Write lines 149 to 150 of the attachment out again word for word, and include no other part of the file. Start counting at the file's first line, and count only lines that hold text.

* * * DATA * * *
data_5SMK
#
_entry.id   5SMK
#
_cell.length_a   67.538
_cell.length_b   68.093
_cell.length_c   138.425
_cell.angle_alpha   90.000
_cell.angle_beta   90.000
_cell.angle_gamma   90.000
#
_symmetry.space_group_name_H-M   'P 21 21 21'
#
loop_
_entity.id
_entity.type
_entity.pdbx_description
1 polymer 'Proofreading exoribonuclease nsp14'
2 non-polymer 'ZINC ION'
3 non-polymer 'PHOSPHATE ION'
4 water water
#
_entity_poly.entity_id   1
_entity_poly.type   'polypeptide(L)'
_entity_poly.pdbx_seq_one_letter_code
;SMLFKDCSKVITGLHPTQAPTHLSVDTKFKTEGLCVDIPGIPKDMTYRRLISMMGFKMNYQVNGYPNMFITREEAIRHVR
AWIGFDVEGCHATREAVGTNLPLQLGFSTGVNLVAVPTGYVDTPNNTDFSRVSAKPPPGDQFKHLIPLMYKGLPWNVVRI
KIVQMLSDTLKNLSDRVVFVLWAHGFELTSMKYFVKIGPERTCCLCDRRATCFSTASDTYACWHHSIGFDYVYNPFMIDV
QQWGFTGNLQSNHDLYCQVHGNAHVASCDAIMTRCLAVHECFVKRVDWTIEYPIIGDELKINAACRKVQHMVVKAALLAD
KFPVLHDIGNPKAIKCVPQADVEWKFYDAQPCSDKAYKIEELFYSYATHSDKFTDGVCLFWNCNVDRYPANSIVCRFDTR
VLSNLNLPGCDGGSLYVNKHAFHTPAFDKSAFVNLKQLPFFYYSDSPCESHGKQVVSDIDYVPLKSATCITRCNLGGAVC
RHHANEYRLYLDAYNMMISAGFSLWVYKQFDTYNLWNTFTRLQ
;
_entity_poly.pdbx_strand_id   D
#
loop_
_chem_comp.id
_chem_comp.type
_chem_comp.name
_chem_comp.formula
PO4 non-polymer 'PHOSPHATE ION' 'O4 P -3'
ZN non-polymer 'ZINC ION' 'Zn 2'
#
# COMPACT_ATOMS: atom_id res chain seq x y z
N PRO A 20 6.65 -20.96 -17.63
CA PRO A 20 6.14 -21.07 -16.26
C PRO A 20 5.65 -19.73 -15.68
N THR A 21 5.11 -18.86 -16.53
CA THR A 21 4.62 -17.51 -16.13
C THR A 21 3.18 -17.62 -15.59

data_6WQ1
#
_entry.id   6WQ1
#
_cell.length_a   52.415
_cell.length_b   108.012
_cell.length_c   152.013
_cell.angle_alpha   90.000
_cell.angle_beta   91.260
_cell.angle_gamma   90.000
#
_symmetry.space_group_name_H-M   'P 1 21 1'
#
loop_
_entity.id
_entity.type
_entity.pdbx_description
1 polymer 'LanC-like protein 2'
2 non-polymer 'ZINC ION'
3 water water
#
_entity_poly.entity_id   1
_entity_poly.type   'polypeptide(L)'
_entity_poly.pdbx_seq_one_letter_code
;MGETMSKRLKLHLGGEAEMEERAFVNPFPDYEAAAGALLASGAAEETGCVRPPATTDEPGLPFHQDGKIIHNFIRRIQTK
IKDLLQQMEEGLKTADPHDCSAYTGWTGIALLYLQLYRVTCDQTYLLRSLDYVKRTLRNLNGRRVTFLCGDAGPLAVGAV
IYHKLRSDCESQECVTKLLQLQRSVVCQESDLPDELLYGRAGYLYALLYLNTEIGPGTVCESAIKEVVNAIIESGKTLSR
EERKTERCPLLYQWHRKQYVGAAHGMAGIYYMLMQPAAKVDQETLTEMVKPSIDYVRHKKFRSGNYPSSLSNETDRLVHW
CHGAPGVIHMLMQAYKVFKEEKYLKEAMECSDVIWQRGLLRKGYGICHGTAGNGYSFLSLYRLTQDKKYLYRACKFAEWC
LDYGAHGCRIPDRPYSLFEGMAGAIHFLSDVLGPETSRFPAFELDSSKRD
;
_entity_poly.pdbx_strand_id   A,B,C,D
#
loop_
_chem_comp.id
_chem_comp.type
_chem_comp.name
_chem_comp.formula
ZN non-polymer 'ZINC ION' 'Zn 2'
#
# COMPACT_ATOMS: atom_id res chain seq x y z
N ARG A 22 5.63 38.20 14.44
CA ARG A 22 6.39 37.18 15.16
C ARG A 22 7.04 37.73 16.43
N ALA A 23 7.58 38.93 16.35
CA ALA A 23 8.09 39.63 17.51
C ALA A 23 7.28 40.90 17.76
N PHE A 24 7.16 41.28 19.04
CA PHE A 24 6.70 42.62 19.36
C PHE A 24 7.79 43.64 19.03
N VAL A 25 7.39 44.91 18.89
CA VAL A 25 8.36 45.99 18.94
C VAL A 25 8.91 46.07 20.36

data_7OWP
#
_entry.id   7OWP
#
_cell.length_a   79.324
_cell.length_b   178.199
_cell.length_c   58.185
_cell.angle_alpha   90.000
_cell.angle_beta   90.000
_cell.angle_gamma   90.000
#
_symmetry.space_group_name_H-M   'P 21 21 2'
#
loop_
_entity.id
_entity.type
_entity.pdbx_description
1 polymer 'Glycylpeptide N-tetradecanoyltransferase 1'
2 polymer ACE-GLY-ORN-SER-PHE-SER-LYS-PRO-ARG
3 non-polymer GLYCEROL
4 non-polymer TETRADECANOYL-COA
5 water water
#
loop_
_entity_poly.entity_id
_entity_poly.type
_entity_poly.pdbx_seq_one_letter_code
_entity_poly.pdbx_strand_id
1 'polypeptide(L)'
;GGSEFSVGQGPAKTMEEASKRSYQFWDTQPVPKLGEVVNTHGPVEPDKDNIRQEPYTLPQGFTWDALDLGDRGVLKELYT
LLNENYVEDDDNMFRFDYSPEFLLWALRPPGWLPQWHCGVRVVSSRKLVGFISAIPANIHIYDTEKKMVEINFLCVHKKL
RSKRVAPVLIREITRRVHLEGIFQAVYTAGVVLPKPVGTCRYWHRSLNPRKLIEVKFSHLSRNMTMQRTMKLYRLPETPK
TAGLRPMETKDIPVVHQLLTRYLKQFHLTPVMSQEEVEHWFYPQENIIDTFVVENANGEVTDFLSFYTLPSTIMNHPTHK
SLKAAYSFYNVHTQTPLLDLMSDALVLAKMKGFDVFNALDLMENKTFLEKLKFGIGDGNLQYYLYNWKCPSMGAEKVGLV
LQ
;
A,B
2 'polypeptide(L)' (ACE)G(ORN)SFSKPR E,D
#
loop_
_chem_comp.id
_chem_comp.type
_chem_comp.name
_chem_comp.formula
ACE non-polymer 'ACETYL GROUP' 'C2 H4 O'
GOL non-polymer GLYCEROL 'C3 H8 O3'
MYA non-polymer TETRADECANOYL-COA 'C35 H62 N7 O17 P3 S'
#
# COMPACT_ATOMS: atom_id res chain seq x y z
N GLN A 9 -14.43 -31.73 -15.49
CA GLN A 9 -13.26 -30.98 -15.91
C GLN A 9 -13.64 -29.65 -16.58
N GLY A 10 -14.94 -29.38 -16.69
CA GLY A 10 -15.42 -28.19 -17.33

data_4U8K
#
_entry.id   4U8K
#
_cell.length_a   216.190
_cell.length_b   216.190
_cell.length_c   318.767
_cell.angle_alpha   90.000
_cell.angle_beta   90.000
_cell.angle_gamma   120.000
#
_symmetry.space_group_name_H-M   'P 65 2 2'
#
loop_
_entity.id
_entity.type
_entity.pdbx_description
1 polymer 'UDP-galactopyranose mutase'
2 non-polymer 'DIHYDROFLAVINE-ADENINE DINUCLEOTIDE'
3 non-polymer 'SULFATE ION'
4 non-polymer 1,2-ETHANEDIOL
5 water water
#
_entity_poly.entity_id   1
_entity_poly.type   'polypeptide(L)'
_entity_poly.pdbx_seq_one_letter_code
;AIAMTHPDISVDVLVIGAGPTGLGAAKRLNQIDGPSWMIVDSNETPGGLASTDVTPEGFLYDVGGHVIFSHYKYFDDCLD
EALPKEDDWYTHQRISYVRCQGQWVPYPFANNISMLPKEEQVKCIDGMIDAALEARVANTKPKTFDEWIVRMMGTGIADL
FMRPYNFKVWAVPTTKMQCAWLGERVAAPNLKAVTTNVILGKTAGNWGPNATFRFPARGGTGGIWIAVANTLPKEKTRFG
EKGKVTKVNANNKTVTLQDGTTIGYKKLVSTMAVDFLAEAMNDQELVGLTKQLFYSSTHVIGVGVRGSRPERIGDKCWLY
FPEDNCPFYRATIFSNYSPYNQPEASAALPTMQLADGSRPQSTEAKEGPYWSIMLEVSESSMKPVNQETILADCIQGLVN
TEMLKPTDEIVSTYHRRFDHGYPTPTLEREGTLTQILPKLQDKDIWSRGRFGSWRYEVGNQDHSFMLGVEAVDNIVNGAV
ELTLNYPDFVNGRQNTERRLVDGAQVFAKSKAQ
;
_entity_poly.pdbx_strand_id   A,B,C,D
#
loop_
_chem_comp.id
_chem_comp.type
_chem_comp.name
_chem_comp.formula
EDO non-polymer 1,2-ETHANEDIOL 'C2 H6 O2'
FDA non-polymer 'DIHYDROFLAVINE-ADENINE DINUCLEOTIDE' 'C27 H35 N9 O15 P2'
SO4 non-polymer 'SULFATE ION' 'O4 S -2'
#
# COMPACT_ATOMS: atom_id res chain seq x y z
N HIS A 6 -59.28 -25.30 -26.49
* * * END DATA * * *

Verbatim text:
GOL non-polymer GLYCEROL 'C3 H8 O3'
MYA non-polymer TETRADECANOYL-COA 'C35 H62 N7 O17 P3 S'